Evaluation of effects of biological sex and gender role
socialization on personality and behavior through examination of empirical
research (PR 121)
The first section of the course is aimed at placing the
psychological study of gender in a larger historical and cultural context.
In order to do this, we will begin with a discussion of diversity in general,
and the concepts of stereotyping and prejudice in particular. This will
be followed by an examination of various research approaches and conceptual
frameworks to understanding gender.
In the second section of the course we will explore more
thoroughly issues of gender development. The question is: How does one
go from being a biological girl or boy at birth to a gendered adult? These
discussions will include examination of the concept of gender identity
and how it differs from sexuality and sexual orientation. Biological and
social aspects of development will be considered.
The third section of the course examines in depth a number
of critical issues that affect the daily lives of women and men, and which
can be studied from a gendered perspective. In particular the development
of relationships, including a discussion of sex, love and romance, in heterosexual,
bisexual and homosexual relationships is the focus. Implications for violence
in relationships will also be discussed.
The final section of the course focuses on the workplace
and mental health consequences of gendered expectations and experiences.
A discussion of future possibilities concludes the course.
To investigate the history of ideas about gender from a social
psychological perspective and to understand how a social psychological
analysis differs from other forms of analysis
To know how womenís and menís lives have been affected by
social institutions, especially the impact of various social categories,
such as race, ethnicity, and class, on psychological factors.
To understand how womenís and menís lives are studied from
a scientific perspective, and to articulate various theoretical and research
To appreciate the variety of choices and limitations in womenís
and menís lives as they are shaped by biology and society.
To explore various topic areas through readings, class activities,
and discussion and by thinking and writing critically and reflectively.
Students will learn to question rigid divisions between male
and female, personal and public, individual and society, subjectivity and
objectivity, reason and passion. They will have opportunities to test their
emerging ideas about women and men, gender, culture and society both individually
and collaboratively in a program of study that aims for critical understanding,
as well as building a knowledge base derived from an examination of empirical
Mary Crawford & Rhoda Unger, Women and Gender, 2000,
4th edition (CU)
Elizabeth Paul, Taking
Sides: Clashing Views on Controversial Issues in Sex and Gender, 2002
Jackson Library - On Reserve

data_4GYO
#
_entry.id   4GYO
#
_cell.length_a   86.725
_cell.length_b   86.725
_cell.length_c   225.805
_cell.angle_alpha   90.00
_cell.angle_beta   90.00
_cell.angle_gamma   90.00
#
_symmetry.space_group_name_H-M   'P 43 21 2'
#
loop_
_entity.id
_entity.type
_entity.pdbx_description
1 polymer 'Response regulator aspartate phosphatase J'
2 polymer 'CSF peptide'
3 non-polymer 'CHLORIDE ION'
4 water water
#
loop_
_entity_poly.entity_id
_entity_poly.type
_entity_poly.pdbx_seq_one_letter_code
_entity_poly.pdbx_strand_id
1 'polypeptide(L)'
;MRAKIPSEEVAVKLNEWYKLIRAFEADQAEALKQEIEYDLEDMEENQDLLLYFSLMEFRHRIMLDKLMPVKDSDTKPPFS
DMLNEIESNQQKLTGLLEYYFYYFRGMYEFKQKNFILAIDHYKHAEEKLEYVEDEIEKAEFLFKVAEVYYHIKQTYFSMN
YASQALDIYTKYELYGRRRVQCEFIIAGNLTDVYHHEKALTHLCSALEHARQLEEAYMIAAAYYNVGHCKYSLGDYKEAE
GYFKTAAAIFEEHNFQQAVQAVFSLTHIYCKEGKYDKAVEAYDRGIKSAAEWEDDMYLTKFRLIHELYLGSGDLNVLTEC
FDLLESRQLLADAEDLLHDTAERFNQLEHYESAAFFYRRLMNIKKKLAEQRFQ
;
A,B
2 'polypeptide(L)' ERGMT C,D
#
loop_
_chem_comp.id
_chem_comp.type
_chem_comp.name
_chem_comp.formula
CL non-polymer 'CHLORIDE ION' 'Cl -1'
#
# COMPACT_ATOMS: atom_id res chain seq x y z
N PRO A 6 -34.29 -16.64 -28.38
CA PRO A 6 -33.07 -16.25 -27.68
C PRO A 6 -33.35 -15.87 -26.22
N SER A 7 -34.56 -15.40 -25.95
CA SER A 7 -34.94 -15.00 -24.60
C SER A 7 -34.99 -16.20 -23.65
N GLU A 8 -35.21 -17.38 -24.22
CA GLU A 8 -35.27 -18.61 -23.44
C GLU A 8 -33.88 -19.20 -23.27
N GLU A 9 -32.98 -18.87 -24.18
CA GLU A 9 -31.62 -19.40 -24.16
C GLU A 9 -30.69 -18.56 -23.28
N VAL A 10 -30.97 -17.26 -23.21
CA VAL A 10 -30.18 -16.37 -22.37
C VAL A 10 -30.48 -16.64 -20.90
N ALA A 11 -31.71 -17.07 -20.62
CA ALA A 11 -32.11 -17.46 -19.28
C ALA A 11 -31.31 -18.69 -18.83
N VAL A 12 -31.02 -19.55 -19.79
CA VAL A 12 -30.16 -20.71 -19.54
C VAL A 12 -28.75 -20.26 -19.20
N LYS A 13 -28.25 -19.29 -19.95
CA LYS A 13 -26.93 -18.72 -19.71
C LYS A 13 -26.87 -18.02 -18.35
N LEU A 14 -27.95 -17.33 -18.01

McIntosh, "White privilege: Unpacking the invisible knapsack"
Grades will be based on a total of 200 points, using a
10 point scale (90% and above = A; 80% and above = B, etc.). Each exam
will consist of 36 multiple choice questions (each worth 1 point); one
extra credit essay (worth up to 4 additional points). An additional 7%
of your grade will be based on critical essays evaluating each of the videos
we observe in class (1-2 pages each, each worth 2 points). You will receive
2 points for writing an essay on your attitudes towards feminist psychology
based on your scores on the Feminism Scale. You will receive 2 points for
writing a one page reaction paper on the McIntosh article. No make up exams
will be given without prior notification of reason for missing the exam.
All film summaries must be turned in within two days following the
scheduled viewing date.
Any form of academic misconduct that violates the
principles of academic integrity (honesty, trust, fairness, respect, and
responsibility) will be handled according to UNCGís academic violation
procedures. In short, it is in your best interest to avoid cheating, plagiarizing,
and falsifying. See http://library.uncg.edu/depts/ref/tutorial
for an online tutorial regrding Academic Integrity.
Grades will be posted on Blackboard. It is your responsibility
to periodically check them to ensure that all work is properly credited.
||36 points each
|6 film summaries
|| 2 points each
|| 12 points
|4 discussion forums
||10 points each
|| 40 points
|McIntosh Reaction Paper
| 2 points each
|| 4 points
Options (up to 15 points):
1. Extra credit term paper (based
on at least 6 research articles taken from professional scientific journals,
8 -10 pages), (see Dr. White for topic approval.)
2. You may keep a journal. This
must consist of a minimum of 21one half page entries. Each entry is to
be numbered, dated, and written on a separate page. Journal entries
will be evaluated on the depth of thought and should contain your reactions
to course material and/or comments linking day-to-day observations to course
3. You can attend 5 public events
and write a one-page report on each, addressing the relevance to the course.
4. If you have any other ideas for
an extra credit project, please see me to discuss it. Web based projects
Due date for all extra credit
work is Thursday, December 2.
Attendance will not be taken regularly. However,
from time to time there will be "pop" assignments to be completed during
class. If you are present, you will receive extra credit for participation.